Regardless of the benefits of eating organic, the availability and price sometimes leaves us with little or no option. Though most people I know say they’d rather eat organic, it often comes down to affordability, and unfortunately the initial cost of organic compared to non-organic can be significant. However, there are ways that can help you save a few bucks on organic food, not only making it affordable but sometimes even cheaper. Here are my top 10 tips for keeping organic on budget.
Buy food that’s in season.
This is when an item is most in abundance; so not only will this help lower the price, but the naturally occurring flavors will be at their best and so will their vitamins and minerals.
Buy food that’s local.
Local food does not have to travel as far compared to some of the imported items, and sometimes when you actually buy from the farm there are options like “pick your own berries” which ends up costing less than if they were pre-picked. What a better way to get some fresh air, vitamin D from the sun and spend time with friends and loved ones.
Make friends with the farmers.
Farmer markets can be a great way to get local and in season produce, and it’s a good opportunity to talk with the people growing the food. Did you know that some of these farms may be organic but they’re not certified organic because they can’t afford the certification? Don’t pass up an item because it doesn’t have that fancy sticker, ask them. It’s also a great way to get more involved, though many farmers at these markets are organic some might not be and it then becomes a good opportunity to approach them to voice (in a friendly loving way) your concerns and let them know why organic is important to you.
Start your own garden.
There’s a vast amount of information on the internet about starting up a garden regardless of whether you live in an apartment or have access to a yard. Not only do you get to enjoy the fruits of your own labor, its added exercise and can be a great way to reduce stress. There are also garden shares in some cities, or perhaps you have a friend that wouldn’t mind sharing their yard with you.
Join a Share.
Depending on where you live, there are shares you can join where for a certain fixed amount of money you get organic produce delivered to your door. This is a great way to be more in tune with eating seasonally but it also might introduce you to some new veggies. Some even have the option of being able to opt out of foods you may not enjoy if that’s a concern.
Check out the flyers.
Don’t be afraid to shop around, you might get the best deals in some of the most unexpected places.
The dirty dozen.
EWG (Environmental Working Group) puts out a list every year with the produce you should buy organic, due to the heavy use of pesticides/residues on those items, and a list of produce that are considered safe to buy conventionally. This is a great starting point, especially if on a tight budget, to know where you can save and splurge.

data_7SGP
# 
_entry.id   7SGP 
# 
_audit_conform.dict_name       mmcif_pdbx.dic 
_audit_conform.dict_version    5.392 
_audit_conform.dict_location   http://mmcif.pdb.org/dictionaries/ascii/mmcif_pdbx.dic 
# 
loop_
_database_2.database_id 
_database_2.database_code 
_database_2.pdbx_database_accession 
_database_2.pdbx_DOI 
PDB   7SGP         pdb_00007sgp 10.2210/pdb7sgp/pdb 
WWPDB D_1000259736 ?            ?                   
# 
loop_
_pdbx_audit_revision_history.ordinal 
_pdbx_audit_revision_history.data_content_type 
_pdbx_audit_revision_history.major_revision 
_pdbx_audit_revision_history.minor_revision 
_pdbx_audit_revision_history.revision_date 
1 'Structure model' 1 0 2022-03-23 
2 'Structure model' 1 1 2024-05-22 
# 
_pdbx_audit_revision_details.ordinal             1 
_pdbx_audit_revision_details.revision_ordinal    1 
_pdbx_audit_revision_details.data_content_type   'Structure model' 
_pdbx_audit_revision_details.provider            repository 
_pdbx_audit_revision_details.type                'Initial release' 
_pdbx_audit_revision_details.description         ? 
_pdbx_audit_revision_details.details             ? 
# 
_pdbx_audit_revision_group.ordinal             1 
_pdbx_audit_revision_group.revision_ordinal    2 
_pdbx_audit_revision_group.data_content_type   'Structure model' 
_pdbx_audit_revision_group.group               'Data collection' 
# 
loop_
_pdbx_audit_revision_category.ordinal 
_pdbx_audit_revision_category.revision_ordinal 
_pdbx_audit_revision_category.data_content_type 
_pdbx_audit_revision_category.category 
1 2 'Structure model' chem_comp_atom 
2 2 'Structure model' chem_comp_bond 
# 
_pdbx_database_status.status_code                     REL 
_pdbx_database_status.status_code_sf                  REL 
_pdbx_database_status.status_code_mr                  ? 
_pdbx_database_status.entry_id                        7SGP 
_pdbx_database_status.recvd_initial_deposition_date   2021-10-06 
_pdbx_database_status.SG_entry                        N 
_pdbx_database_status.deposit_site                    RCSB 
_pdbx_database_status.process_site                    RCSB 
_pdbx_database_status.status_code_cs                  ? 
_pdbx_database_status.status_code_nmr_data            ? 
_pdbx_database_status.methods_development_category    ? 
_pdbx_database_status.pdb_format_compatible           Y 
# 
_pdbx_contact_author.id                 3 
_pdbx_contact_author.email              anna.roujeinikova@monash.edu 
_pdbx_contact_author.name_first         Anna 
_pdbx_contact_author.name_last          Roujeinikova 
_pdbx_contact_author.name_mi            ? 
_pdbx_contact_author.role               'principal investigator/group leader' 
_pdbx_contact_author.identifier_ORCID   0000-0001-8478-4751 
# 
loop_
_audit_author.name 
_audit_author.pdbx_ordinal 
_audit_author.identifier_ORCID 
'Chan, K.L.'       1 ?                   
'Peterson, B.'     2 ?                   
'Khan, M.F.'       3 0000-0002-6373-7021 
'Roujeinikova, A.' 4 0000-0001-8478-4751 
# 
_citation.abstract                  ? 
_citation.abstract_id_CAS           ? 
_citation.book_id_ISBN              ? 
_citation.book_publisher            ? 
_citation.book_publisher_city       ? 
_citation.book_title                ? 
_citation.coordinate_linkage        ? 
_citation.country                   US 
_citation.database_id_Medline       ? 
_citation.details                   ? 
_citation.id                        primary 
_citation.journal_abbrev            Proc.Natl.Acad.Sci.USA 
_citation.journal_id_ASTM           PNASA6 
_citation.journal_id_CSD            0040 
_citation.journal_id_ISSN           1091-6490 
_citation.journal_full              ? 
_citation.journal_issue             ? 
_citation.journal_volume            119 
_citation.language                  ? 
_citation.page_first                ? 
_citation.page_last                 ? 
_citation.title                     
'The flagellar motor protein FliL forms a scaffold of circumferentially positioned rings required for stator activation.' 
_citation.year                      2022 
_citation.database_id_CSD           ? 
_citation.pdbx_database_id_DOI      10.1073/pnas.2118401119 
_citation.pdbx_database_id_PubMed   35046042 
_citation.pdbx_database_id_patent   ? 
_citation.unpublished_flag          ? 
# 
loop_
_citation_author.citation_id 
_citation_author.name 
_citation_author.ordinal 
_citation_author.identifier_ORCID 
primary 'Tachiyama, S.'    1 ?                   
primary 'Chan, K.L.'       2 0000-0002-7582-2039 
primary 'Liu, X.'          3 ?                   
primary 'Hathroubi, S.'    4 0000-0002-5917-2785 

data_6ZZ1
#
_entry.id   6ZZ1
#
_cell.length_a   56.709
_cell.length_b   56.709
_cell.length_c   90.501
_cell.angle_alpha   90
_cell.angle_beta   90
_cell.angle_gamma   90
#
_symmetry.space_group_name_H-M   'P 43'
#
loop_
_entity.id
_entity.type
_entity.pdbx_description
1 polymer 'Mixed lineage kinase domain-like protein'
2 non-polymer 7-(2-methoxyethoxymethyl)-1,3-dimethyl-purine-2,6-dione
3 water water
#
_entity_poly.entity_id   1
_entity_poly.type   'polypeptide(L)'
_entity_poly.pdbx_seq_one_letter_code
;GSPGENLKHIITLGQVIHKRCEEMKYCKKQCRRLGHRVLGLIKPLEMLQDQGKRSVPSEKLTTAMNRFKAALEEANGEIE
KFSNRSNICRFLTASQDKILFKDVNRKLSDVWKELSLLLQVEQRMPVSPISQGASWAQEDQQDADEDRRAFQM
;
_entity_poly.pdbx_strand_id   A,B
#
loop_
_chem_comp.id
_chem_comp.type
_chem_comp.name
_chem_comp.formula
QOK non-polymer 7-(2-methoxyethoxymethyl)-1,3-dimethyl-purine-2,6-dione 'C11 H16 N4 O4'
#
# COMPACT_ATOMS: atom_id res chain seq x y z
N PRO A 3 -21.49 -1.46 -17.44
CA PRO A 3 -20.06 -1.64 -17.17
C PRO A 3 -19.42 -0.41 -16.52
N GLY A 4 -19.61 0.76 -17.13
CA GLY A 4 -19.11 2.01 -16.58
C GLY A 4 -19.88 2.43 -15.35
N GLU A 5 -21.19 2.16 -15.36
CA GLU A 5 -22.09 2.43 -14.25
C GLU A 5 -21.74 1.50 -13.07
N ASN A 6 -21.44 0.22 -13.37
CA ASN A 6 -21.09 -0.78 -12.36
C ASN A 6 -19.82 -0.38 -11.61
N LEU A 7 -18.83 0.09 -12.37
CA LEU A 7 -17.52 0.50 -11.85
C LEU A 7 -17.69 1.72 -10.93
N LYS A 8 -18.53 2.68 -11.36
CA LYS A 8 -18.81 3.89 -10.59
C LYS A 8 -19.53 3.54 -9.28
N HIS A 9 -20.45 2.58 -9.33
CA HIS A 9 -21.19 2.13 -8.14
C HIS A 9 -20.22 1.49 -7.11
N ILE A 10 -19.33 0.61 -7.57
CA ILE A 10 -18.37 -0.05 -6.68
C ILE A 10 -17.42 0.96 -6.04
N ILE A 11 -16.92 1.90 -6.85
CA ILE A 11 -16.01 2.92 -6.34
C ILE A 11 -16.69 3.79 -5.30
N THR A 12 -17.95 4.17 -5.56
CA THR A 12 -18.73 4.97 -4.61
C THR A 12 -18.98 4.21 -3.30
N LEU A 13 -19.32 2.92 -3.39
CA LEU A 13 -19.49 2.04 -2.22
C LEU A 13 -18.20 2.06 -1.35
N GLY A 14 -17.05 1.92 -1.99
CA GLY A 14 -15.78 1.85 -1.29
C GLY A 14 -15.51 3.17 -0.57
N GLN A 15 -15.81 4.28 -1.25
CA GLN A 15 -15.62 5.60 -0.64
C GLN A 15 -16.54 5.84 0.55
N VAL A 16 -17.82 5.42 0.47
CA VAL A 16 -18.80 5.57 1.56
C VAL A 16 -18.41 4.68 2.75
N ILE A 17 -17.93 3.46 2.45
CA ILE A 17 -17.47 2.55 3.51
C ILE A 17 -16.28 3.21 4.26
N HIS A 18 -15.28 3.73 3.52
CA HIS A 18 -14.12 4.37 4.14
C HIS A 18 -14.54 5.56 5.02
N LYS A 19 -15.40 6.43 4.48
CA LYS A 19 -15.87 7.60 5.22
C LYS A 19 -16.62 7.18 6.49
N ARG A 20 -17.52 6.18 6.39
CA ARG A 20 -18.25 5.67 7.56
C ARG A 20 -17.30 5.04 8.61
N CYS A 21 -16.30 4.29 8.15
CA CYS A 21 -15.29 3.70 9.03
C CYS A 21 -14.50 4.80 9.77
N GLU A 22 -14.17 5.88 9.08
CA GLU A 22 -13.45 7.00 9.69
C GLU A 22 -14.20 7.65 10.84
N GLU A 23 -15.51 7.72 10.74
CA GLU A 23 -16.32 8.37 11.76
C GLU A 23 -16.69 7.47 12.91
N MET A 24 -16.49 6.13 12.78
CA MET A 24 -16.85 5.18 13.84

Buy in Bulk.
A lot of the time the items in bulk are cheaper than the pre-packaged counterparts, and some big box warehouse grocery stores are even adding more organic food items to their shelves. There are also online businesses where you can purchase bulk orders on things like organic nuts, seeds & dried fruit, which can help save a lot of bucks in the end.
Select Nutrient Dense Foods.
Items like broccoli, carrots, kale, cabbage, apples, bananas, etc, can make a good base for meals like smoothies, soups and salads. These items tend to be on the cheaper side, and since they can be pretty filling in themselves they can be great items to stock up on.
Buy foods in their whole form.
As convenient as prepackaged foods and canned items may be, you’ll save a lot in the long run by buying food in its whole form. Not only will you help reduce waste (less plastics) you’ll be avoiding things like BPA and xeno-estrogen (a synthetic estrogen that’s found in plastics). It might mean a little more work at first, but then you’ll probably be more inclined to not waste the food and save some for later, and once you get the hang of it, it’s really not a time sucker. If time is a concern consider prepping the materials or making a base once or twice a week that you can add items to throughout the week (thing like quinoa, lentils, beans, soups and lettuce mixes will keep well if stored properly). The best part is that you’ll be enjoying fresh food made by you and you’ll know exactly what’s in it and what isn’t.
Dirty Dozen: http://www.ewg.org/foodnews/summary/ Xeno-Estrogens: http://www.energeticnutrition.com/vitalzym/xeno_phyto_estrogens.html
Do you have any tips for saving on organic foods?
Leave your ideas in a comment below!!!
Alison Klektau is currently a student at The Institute of Holistic Nutrition in Vancouver where she is studying to earn her certification as a Registered Holistic Nutritionist. It is her passion to educate others on the power of eating a plant-based whole foods diet while incorporating regular exercise, as she believes in a mind-body approach. Previous to that, Alison earned her BFA in Theatre and Film Studies from the University of Victoria.